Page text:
(Reuters) – British healthcare expenses agency proposes Tuesday against nasal Johnson & Johnson spray for depression, Spravato, in the country’s healthcare network, citing uncertainties about its clinical effectiveness and costs.
PHOTO FILE: The Johnson & Johnson logo is shown on the floor of the New York Stock Exchange (NYSE) in New York, USA, 29 May, 2019. REUTERS / Brendan McDermid
The National Institute for Health and Care Excellence (NICE), which decides whether a drug is included in the British National Healthcare System (NHS), said there was a lack of evidence about how successful a treatment, called esketamine was that chemical, competitors, and could raise costs.
In the draft directive, NICE also queried the effects of stopping treatment, stating that it was unclear whether any improvements would be maintained after the course, which would increase costs.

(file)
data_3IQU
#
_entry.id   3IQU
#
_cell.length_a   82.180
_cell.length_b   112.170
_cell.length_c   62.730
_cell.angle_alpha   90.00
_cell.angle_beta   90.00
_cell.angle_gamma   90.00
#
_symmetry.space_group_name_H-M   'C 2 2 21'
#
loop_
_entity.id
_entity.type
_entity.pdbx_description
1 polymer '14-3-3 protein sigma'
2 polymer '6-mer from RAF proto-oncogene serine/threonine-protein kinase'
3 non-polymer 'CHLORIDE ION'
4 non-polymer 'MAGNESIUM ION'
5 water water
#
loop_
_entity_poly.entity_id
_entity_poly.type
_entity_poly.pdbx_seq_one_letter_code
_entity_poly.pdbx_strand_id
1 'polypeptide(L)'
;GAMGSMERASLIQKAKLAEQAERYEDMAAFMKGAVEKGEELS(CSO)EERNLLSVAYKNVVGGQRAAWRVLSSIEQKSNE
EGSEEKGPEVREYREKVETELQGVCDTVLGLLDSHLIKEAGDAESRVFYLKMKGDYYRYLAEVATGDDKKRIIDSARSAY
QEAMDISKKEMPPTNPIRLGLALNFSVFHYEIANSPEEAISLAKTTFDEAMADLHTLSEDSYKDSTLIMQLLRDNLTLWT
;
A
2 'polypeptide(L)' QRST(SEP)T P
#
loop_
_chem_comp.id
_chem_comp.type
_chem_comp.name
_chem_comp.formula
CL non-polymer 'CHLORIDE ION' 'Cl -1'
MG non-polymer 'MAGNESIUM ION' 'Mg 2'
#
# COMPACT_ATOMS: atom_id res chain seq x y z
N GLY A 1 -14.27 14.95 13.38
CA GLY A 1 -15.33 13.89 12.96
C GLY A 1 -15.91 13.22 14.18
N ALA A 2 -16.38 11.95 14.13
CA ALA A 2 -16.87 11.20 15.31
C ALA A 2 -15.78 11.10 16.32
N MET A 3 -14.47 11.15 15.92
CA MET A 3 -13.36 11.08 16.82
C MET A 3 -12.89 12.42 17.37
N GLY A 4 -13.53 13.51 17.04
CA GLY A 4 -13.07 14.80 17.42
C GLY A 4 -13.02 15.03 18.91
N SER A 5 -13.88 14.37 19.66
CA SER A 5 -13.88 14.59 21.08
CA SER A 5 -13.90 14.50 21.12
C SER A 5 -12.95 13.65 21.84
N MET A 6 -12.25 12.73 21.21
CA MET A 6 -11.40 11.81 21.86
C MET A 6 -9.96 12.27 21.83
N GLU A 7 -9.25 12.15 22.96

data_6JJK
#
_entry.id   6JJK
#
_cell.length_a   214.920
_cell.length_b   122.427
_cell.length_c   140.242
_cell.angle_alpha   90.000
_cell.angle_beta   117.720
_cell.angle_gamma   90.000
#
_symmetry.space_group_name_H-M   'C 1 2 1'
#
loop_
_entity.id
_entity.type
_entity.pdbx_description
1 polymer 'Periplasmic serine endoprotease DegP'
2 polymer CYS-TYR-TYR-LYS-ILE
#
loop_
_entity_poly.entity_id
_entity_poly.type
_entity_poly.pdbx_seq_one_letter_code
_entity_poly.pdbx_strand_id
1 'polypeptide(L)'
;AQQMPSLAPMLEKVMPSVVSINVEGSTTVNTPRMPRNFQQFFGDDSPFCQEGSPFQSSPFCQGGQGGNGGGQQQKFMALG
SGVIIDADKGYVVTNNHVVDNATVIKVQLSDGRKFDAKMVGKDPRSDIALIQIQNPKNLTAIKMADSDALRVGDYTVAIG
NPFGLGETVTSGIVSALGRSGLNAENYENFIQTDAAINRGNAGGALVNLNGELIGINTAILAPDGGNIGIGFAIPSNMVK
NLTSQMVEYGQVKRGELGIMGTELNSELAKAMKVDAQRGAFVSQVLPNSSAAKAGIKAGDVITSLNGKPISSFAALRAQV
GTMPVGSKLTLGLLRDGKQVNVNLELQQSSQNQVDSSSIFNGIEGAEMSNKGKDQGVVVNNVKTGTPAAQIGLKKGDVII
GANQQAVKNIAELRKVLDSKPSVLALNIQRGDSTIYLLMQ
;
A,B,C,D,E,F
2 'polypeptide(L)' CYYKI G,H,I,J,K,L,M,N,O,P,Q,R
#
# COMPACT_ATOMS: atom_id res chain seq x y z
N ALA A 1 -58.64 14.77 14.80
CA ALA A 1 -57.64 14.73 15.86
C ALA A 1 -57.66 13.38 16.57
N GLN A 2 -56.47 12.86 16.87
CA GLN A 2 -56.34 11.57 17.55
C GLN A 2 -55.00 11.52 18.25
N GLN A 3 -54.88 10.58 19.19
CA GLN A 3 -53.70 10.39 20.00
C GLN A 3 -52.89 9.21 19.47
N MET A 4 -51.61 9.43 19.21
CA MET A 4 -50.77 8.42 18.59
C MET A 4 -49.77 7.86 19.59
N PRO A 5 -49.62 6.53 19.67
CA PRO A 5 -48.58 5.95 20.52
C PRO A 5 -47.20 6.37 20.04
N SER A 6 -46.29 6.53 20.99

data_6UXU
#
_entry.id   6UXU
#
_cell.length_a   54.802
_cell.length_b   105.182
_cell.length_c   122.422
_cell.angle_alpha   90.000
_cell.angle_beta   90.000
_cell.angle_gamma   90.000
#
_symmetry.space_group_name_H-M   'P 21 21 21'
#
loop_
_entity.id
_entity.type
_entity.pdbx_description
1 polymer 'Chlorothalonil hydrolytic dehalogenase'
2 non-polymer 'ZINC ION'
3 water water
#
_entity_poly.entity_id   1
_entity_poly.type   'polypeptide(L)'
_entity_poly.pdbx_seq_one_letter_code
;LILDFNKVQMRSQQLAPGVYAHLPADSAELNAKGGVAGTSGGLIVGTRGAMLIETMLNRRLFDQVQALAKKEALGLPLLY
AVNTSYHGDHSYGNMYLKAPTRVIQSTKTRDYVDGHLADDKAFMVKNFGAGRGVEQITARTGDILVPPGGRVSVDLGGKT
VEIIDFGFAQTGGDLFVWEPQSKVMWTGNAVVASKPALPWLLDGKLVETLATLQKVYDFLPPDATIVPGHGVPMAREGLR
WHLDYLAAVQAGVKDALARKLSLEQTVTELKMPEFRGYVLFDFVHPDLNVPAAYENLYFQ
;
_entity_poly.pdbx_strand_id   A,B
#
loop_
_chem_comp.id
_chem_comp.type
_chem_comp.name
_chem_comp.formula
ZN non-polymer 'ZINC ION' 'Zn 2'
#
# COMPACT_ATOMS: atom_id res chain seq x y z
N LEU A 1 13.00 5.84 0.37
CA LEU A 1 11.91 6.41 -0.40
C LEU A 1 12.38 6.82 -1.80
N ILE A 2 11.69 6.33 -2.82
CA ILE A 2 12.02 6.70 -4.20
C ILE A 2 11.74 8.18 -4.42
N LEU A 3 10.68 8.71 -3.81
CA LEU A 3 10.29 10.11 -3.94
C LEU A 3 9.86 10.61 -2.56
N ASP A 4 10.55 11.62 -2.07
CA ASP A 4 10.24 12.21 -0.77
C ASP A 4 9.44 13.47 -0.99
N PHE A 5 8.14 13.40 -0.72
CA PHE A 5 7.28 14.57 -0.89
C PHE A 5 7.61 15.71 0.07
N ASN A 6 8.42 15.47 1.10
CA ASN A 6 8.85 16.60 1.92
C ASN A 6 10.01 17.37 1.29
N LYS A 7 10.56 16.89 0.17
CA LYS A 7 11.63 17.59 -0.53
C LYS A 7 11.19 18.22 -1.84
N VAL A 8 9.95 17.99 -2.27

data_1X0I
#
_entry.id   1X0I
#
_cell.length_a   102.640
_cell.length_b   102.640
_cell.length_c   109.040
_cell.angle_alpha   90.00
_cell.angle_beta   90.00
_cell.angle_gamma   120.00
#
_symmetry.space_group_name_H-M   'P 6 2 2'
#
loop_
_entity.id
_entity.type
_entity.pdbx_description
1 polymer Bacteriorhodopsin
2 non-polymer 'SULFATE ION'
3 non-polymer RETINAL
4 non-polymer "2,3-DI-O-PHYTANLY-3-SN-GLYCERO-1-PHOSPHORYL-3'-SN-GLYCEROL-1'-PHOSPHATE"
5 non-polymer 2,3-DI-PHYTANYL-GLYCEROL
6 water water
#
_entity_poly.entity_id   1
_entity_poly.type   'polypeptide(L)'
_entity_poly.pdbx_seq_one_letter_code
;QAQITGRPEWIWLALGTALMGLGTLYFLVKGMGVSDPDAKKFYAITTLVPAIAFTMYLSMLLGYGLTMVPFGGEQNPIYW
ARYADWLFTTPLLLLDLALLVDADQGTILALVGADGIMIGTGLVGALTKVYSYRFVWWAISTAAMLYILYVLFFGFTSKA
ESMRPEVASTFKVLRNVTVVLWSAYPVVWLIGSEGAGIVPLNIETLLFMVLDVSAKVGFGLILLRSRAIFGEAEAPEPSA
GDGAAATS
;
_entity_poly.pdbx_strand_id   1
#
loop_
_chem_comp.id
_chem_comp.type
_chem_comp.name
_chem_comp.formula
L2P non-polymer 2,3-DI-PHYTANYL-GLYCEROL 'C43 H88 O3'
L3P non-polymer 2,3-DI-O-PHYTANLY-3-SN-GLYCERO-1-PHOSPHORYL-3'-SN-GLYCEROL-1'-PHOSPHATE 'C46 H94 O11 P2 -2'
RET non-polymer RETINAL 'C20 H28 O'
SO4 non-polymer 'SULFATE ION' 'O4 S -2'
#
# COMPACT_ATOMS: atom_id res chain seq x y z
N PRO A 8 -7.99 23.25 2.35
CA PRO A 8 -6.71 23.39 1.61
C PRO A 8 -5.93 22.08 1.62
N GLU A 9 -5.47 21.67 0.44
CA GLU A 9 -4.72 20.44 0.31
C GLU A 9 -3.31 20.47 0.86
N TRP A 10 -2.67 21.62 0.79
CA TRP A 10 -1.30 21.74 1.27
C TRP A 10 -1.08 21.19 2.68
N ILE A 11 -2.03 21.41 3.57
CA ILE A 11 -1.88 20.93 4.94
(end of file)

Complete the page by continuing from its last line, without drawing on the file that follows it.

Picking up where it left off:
“The introduction of esketamine into clinical practice in the NSS will be complex as the structure and delivery of services would have to be changed,” said Meindert Boysen, director of the health technology evaluation center at NICE.
Currently, NHS manages treatment-treated depression with oral medication, followed by a second drug unless symptoms improve. Sometimes the health service combines state-based drugs with psychological therapy.
Esketamine has been approved as combination therapy for adults with a severe depression disorder who have not previously had treatment.
It is a mirror image chemically of the anesthetic ketamine that is often misused under the street name “Special K”, and so requires it to be brought under the supervision of a healthcare professional in a clinic.
“The estimates of the costs of providing the clinical service for esketamine were very uncertain, as were the costs of recycling the drug,” said Boysen.
In the United States, the spraying here is priced at $ 590 from a dose of 56 mg and $ 885 on 84 mg.
Last year Esketamine received approvals from European and US regulators, marking a new type of antidepressants in over 30 years and raising hope for its activity quickly enough to treat patients who had failed in advance.
Reporting at Pushkala Aripaka in Bengaluru; Edited by Shinjini Ganguli